He could not avoid being picturesque, yet there was nothing of the masquerader, the moving-picture cowboy.
If Gibson is a masquerader in league with Cummings he must be exposed.
The masquerader was both young and pretty; only the perspiration had poured down her face and left it grimy.
A soft chuckle reached her ear, and she knew that he knew he saw a masquerader.
"The devil is a gentleman," the masquerader insisted firmly.
"But she called me a hypocrite; a Christian masquerader, Dogvane," he said.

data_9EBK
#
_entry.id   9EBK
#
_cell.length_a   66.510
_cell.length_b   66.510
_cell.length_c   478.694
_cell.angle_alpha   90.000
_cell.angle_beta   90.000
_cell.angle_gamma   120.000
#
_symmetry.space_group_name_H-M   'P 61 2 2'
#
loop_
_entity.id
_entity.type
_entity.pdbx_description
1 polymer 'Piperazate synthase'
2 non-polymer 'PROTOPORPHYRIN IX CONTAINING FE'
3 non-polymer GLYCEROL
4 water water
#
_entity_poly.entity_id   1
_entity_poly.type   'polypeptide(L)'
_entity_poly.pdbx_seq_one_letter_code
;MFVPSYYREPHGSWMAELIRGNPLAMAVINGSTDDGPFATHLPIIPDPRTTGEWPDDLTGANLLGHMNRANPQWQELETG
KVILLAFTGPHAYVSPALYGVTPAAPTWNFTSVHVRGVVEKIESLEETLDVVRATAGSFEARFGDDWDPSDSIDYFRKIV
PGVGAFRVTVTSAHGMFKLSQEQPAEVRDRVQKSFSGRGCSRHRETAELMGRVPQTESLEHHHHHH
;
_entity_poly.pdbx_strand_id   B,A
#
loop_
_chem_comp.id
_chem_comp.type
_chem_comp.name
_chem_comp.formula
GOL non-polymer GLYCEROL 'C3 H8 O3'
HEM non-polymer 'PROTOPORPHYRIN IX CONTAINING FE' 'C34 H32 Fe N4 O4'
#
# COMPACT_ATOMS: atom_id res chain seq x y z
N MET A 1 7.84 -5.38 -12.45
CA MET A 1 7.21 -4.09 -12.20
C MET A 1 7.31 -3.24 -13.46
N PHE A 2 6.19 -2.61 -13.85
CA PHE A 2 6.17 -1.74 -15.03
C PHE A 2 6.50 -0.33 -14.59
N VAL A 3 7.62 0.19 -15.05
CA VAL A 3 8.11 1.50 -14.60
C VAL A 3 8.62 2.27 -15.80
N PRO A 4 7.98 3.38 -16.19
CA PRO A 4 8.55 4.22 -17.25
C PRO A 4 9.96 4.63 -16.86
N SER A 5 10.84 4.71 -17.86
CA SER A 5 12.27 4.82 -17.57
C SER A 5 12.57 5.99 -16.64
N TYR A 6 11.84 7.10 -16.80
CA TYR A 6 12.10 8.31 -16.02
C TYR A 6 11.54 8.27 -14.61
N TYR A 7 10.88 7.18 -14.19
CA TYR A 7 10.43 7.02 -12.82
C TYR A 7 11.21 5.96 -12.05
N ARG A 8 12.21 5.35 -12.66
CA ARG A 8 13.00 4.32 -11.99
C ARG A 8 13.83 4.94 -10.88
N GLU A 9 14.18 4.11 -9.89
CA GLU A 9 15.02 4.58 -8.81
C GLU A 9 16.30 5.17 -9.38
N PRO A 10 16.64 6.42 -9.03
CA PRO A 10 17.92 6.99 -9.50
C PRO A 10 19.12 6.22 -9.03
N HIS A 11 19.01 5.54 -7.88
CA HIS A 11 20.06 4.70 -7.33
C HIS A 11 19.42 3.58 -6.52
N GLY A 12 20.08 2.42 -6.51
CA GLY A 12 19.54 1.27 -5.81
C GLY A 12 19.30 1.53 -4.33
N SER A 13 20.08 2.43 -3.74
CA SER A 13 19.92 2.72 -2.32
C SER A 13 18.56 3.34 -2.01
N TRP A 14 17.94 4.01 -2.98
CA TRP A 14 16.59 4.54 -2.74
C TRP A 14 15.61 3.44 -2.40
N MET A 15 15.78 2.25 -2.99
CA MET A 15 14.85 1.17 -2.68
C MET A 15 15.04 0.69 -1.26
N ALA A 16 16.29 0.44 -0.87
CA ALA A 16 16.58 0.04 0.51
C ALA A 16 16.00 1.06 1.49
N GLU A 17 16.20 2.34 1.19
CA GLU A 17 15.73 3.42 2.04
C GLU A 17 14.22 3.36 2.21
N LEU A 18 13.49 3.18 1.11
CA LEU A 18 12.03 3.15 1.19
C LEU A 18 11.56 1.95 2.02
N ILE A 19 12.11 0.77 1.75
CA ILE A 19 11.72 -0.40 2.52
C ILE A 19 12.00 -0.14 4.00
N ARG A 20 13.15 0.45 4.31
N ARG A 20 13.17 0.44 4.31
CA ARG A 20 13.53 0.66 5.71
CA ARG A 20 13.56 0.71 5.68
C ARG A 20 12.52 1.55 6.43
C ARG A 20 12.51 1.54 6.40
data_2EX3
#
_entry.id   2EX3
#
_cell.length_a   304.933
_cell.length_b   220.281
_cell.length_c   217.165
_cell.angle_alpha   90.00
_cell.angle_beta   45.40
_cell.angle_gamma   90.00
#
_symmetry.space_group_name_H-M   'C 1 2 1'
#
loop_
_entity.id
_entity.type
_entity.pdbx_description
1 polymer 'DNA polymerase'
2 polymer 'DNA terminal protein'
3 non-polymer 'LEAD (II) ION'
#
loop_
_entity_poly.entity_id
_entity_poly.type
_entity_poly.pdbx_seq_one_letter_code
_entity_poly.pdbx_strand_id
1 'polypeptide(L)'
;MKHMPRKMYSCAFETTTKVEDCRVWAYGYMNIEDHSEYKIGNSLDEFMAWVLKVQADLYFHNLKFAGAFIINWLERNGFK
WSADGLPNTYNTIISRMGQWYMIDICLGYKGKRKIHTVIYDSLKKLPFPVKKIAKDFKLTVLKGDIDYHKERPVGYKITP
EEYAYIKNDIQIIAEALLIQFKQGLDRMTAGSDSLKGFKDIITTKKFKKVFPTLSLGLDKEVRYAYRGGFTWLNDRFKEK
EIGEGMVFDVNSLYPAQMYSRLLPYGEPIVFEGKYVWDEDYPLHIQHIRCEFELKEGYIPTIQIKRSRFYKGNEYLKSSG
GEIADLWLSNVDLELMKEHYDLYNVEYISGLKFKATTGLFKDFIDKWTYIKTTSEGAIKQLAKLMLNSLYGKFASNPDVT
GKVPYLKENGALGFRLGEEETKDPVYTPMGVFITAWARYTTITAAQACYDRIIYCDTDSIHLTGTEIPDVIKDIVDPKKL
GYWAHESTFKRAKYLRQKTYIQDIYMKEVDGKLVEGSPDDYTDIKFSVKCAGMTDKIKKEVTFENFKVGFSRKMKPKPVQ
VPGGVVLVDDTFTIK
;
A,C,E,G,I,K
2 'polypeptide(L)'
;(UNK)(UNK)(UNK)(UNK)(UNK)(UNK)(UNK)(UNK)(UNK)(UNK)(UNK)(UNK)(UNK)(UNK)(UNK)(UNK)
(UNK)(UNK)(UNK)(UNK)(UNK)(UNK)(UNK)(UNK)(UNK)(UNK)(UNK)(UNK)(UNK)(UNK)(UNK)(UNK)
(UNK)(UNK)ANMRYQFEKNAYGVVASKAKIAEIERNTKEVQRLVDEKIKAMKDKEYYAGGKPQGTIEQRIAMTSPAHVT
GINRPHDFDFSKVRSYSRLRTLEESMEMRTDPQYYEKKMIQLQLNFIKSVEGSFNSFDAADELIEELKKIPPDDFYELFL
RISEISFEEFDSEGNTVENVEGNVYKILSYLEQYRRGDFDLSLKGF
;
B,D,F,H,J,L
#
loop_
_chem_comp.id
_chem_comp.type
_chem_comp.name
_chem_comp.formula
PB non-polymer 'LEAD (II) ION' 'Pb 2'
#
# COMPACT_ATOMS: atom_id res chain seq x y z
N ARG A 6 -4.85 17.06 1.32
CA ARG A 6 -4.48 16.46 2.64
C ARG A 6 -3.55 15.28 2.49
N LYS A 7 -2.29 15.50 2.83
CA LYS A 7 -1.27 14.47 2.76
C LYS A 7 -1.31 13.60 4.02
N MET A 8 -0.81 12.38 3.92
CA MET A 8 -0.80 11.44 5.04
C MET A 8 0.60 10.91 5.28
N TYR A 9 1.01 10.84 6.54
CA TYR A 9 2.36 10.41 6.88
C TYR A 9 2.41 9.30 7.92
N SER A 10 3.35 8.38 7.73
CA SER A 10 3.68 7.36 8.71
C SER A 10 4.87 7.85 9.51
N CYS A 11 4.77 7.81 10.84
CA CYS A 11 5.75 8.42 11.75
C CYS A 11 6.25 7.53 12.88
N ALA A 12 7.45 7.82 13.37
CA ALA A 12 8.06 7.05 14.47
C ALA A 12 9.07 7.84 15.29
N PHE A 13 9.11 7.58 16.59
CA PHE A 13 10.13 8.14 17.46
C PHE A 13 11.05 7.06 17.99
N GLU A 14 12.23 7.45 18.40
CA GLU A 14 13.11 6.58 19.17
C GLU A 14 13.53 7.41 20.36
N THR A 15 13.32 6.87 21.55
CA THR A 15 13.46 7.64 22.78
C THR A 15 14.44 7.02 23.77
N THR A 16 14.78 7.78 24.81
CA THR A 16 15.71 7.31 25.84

She had seen him too many times in the masquerader's Shows at Annapolis.
Twice she had tried to get Hentzi aside and learn what news, if any, had come of the masquerader.
I am reading that most clever and wonderfully well-written novel, 'The masquerader.'
Marcia Howe was no masquerader, and until this moment the hypocrisy she had practiced had demanded no sustained acting.
1590s, "assembly of people wearing masks and disguises," from French mascarade or Spanish mascarada "masked party or dance," from Italian mascarata "a ball at which masks are worn," variant of mascherata "masquerade," from maschera (see mask (n.)). Figurative sense of "false outward show" is from 1670s.
1650s, from masquerade (n.). Related: Masqueraded; masquerading.